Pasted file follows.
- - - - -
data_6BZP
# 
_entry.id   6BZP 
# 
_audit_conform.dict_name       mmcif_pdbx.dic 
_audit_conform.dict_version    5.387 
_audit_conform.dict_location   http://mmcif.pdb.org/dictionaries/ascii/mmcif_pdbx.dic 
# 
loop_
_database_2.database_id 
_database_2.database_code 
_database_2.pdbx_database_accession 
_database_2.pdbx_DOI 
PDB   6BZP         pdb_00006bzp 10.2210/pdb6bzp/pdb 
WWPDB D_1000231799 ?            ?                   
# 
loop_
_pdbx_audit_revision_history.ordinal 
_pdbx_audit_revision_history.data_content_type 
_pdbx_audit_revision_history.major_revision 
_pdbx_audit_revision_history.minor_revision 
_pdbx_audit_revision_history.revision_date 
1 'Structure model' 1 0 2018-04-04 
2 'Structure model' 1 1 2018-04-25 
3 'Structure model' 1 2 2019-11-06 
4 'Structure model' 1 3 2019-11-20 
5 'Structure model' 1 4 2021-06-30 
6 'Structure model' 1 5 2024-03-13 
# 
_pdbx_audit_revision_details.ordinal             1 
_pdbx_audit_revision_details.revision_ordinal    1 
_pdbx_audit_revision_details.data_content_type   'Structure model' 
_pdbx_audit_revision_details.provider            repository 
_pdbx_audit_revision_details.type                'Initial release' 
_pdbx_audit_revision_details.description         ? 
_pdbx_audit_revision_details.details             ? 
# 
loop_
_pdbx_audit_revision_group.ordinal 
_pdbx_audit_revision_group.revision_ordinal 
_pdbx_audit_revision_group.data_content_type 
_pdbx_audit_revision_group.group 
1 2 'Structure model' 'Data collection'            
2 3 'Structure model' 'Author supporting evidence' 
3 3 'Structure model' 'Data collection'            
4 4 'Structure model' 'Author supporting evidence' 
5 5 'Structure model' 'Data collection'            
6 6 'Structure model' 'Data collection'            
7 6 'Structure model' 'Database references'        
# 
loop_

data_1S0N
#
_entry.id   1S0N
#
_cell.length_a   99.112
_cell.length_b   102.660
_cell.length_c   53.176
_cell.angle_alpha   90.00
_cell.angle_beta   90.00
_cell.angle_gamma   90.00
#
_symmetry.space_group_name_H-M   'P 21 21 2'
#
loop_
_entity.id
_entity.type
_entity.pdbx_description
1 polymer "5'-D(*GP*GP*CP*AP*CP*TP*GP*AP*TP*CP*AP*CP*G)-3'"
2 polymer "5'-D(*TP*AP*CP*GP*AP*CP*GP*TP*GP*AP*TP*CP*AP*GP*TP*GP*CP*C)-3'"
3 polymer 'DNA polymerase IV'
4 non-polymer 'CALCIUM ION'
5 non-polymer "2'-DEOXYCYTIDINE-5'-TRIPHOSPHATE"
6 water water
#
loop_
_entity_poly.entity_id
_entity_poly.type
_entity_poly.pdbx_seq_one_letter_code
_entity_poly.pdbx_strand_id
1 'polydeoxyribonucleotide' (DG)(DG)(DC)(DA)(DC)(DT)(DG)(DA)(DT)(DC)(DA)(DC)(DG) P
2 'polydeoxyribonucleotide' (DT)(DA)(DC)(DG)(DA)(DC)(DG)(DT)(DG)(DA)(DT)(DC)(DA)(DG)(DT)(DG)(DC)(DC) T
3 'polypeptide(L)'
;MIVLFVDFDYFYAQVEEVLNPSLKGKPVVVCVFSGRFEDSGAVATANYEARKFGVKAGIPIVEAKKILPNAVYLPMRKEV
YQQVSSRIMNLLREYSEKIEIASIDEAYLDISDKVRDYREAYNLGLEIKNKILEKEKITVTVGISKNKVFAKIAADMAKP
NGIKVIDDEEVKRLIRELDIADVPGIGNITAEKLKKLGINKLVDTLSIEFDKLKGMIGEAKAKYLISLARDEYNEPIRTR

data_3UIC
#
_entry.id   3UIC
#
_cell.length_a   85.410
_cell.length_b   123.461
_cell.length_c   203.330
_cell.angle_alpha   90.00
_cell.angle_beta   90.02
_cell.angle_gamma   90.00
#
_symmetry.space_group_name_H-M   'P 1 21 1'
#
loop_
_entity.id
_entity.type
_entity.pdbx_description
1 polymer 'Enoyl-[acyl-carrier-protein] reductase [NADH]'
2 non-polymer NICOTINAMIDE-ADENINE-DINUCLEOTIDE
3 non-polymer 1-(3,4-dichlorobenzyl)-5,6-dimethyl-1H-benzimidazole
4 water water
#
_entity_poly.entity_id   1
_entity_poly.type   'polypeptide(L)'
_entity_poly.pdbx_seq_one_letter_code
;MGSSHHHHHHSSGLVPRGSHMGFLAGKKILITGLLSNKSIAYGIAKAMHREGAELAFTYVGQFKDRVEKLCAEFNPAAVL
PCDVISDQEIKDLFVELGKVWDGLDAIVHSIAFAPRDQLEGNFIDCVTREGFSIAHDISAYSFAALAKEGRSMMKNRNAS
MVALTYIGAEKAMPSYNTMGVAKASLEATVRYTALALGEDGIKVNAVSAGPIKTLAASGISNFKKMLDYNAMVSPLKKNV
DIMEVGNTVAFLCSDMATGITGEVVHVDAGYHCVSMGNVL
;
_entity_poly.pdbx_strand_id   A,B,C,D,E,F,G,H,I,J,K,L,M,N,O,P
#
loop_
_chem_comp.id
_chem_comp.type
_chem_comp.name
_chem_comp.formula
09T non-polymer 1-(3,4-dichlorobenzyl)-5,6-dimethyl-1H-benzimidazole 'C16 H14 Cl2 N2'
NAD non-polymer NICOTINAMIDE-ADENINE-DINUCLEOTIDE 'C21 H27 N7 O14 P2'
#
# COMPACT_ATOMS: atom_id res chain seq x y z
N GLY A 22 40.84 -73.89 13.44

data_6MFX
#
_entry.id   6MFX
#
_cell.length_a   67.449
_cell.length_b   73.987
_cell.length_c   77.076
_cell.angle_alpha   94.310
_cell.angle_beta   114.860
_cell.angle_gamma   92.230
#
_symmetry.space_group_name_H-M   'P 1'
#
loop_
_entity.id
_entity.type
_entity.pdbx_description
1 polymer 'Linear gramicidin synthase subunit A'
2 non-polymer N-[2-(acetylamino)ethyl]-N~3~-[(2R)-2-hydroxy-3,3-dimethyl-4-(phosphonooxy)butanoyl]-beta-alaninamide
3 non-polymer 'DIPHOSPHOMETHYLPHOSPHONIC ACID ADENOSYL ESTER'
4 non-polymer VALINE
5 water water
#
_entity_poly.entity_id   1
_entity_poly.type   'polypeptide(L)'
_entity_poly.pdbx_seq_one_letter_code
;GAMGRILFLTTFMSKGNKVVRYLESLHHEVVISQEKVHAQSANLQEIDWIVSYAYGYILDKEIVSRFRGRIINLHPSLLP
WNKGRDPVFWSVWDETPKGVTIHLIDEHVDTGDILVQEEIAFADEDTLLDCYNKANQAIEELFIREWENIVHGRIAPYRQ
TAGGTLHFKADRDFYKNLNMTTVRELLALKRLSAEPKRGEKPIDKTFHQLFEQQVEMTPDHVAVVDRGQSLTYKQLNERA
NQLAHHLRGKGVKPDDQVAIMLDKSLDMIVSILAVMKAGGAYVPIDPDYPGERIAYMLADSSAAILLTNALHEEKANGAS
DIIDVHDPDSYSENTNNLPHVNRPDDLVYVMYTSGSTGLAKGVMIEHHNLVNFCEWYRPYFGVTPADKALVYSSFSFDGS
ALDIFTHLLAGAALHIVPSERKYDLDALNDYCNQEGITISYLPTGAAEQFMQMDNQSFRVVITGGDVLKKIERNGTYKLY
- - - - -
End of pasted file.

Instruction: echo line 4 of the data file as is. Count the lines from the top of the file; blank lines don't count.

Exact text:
# 